http://www.nytimes.com/2009/09/24/arts/ ... .html?_r=1
September 24, 2009
Leonard Cohen’s Legacy for His Concert in Israel
By ETHAN BRONNER
TEL AVIV — Leonard Cohen’s path to his sold-out concert here Thursday night has been strewn with obstacles.
Those seeking to ostracize Israel through an international boycott demanded that he call it off. When he offered instead a matching concert in the West Bank, Palestinians said no thanks. Amnesty International agreed to help him distribute the concert’s proceeds to peace groups; Amnesty International withdrew. Then last Friday, three days before turning 75, Mr. Cohen collapsed onstage in Valencia, Spain, in the middle of his classic “Bird on a Wire” and was rushed to the hospital.
But he recovered from what was food poisoning or stomach flu, performed smoothly on Monday in Barcelona and is now in Tel Aviv, his manager, Robert B. Kory, said by telephone. Mr. Cohen, he said, is “in great shape.”
Mr. Cohen has billed the performance, in front of 47,000 in the soccer stadium of the suburb Ramat Gan, “A Concert for Reconciliation, Tolerance and Peace” and is giving the expected profits of $1.5 million to $2 million to a new charity he has created of the same name, run by a board of Israelis and Palestinians, which will distribute money to groups focused on coexistence here.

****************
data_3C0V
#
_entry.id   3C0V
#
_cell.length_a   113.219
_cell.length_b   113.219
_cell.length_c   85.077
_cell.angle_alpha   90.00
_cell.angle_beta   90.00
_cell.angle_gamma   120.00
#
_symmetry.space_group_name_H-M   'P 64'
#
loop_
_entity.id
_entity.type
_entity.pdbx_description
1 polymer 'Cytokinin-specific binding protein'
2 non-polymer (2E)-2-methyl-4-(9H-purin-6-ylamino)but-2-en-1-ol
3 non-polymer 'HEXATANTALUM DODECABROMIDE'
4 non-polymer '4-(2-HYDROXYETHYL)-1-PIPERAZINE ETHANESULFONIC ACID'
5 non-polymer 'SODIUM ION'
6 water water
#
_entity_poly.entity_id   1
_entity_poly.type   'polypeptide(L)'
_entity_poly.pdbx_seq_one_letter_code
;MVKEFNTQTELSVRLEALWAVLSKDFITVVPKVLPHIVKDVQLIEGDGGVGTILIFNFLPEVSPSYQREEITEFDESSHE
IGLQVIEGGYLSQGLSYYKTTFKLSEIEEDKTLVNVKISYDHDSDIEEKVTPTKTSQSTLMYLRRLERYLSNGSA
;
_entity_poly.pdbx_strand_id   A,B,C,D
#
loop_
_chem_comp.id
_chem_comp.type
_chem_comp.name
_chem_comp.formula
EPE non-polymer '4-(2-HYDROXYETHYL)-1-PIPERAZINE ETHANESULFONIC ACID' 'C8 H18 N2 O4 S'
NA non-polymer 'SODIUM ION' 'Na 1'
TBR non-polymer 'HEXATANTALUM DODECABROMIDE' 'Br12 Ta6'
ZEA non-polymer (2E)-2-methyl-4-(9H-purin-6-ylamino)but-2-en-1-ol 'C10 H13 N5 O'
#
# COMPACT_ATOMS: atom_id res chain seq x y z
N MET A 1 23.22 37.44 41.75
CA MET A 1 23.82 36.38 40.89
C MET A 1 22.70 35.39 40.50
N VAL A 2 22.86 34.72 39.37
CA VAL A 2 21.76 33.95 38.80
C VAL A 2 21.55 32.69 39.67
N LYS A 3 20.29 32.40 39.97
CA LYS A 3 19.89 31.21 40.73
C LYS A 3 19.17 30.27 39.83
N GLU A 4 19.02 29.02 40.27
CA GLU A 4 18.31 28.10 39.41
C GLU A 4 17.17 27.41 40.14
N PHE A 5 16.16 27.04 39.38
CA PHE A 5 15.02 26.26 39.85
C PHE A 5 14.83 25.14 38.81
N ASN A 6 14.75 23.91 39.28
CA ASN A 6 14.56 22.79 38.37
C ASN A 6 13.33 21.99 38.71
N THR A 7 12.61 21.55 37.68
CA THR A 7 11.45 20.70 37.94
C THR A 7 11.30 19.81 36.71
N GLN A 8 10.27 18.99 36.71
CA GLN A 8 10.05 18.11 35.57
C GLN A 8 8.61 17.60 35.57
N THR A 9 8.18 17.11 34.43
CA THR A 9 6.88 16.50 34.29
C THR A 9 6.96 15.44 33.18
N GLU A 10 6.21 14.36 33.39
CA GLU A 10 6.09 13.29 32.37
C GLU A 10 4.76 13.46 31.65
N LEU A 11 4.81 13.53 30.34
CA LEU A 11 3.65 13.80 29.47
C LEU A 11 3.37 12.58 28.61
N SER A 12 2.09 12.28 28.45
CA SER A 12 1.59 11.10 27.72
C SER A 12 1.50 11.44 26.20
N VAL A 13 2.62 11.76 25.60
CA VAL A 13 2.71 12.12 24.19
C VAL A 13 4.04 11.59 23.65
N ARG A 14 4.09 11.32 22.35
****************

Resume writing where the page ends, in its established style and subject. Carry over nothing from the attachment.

In particular, Mr. Kory said, the money will go to organizations composed of people who have paid a great personal price because of the dispute and yet are working for peace. Prominent among such groups is the Parents Circle — Families Forum, made up of Israelis and Palestinians who have lost close family members to the conflict.
“When people meet face to face, the walls fall,” said Roni Hirshenson, one of the Israeli founders of the 14-year-old group, who lost his son, Amir, in 1995 when two Palestinian suicide bombers mingled among a group of Israeli soldiers waiting at a bus stop. “We reconcile by learning each other’s narratives, both personal and national.”
Ali Abu Awwad, who lost his older brother, Yusef, in late 2000 to Israeli soldier gunfire outside their village near the West Bank city Hebron, said that the Parents Circle reached out to him and saved him from the depths of anger and despair. He is now an activist promoting nonviolent resistance among Palestinians.
Asked his view about the boycott of Israel, Mr. Awwad said: “We have to open our doors so the whole world can see what we the Palestinians are facing. We should not stop any voice for peace because at the end of day being angry and boycotting will not help. I believe Leonard Cohen has taken a very important step, using his power and investing his energy into finding a solution.”
Mr. Cohen’s goal is larger than this single concert. He wants to inspire fellow musicians to donate the proceeds from one performance in the coming year to Israeli-Palestinian groups focused on reconciliation.
“We’re hoping this is an invitation,” said Mr. Kory, who will be on the board of the new charity. “There are many conflicts and much suffering in the world, but this is one that really puts the whole world at risk and is really worthy of attention.”
Mr. Cohen, who feels his Jewish identity keenly, last performed in Israel more than two decades ago. He also performed for Israeli troops during the 1973 Middle East war.
Efforts to persuade popular artists to boycott Israel have had mixed results. The Pet Shop Boys, Lady Gaga and Madonna have all performed here recently. Madonna, an avid follower of the Jewish mystical tradition called cabala, even wrapped herself in an Israeli flag at her concert and asserted that the country was “the center of the world’s energy.”